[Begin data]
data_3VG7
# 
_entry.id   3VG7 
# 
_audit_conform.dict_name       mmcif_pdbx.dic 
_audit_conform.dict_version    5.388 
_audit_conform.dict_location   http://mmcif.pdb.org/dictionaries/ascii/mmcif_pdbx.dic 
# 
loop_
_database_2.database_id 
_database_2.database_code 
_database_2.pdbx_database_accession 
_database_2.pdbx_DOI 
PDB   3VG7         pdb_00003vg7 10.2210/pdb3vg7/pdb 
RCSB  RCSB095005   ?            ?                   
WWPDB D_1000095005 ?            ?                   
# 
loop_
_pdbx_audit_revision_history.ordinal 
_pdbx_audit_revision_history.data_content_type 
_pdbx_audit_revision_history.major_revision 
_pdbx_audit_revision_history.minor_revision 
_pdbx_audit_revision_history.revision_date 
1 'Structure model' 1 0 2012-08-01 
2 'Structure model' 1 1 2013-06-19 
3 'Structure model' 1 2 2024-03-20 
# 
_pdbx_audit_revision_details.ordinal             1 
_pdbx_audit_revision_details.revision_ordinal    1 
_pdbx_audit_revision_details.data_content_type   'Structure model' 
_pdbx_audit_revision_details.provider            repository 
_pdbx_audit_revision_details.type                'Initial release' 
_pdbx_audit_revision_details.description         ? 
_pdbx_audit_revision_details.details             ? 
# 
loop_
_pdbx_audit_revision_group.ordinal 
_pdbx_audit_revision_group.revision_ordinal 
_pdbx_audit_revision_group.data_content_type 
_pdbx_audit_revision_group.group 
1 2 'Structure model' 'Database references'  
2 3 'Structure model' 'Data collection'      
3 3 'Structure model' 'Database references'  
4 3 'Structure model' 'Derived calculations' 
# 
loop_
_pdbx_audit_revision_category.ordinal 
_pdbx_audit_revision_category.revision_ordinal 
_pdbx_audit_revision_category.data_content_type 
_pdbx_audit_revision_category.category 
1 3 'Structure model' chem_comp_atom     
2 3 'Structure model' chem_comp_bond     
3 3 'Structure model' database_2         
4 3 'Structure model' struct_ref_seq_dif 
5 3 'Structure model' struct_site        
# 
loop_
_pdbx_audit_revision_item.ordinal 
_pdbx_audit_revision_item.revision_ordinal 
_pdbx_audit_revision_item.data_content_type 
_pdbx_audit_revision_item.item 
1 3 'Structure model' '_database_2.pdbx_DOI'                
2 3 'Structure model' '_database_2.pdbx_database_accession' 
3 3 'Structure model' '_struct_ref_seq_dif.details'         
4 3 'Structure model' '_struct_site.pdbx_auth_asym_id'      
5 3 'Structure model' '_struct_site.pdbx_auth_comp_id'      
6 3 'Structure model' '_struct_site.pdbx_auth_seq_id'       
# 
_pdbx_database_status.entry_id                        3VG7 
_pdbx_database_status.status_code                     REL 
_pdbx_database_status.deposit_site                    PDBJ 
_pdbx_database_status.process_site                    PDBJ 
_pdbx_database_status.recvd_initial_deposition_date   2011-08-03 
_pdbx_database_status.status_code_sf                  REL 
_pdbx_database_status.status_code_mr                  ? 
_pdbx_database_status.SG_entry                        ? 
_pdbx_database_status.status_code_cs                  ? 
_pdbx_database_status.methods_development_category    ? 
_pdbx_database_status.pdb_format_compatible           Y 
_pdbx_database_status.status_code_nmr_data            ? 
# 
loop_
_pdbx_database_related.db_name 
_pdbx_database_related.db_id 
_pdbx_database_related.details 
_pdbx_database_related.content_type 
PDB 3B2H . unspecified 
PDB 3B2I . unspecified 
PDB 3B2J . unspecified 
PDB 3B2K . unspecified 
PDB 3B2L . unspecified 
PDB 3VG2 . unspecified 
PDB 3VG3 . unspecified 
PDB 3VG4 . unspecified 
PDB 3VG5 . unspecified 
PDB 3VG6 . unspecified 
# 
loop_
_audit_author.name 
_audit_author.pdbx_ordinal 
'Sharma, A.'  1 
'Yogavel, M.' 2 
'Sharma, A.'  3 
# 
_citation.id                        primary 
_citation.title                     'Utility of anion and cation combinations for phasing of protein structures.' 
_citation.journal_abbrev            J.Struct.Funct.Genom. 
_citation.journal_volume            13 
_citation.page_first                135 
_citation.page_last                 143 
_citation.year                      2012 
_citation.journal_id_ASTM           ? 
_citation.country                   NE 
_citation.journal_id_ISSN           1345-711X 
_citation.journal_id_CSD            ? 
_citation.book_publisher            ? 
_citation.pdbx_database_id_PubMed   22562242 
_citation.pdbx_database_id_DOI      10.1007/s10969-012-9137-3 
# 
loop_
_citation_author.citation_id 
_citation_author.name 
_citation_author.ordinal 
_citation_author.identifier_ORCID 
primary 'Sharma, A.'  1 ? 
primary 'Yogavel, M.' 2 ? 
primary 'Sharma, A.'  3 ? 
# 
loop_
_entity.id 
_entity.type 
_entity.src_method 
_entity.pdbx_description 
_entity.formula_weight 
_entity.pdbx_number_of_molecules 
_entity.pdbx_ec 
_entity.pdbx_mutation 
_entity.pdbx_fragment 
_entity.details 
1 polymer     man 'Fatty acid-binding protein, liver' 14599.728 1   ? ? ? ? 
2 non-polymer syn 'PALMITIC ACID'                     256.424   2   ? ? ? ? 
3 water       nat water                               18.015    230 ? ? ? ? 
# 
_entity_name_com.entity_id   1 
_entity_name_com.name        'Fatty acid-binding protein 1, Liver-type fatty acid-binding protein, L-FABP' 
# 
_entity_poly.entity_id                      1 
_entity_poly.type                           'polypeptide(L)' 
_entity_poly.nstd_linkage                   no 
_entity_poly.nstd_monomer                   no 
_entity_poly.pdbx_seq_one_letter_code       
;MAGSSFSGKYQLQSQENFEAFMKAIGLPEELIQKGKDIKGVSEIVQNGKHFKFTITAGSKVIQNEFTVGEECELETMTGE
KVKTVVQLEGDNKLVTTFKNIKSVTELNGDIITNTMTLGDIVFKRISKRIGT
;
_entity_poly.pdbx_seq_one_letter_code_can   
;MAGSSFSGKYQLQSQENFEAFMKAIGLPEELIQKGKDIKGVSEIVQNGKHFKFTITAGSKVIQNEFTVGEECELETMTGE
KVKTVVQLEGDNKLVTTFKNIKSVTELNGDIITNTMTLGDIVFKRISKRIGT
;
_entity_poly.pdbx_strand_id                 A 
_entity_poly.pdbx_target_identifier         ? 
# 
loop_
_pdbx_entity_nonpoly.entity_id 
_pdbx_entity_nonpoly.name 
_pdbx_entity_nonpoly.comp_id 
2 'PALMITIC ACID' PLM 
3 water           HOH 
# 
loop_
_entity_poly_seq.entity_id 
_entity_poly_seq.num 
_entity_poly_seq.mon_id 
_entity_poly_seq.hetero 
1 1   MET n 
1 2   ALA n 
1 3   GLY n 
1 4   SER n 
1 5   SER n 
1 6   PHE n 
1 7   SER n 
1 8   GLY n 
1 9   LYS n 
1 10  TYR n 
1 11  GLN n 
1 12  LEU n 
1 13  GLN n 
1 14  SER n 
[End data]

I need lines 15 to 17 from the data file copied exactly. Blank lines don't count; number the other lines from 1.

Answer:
RCSB  RCSB095005   ?            ?                   
WWPDB D_1000095005 ?            ?                   
# 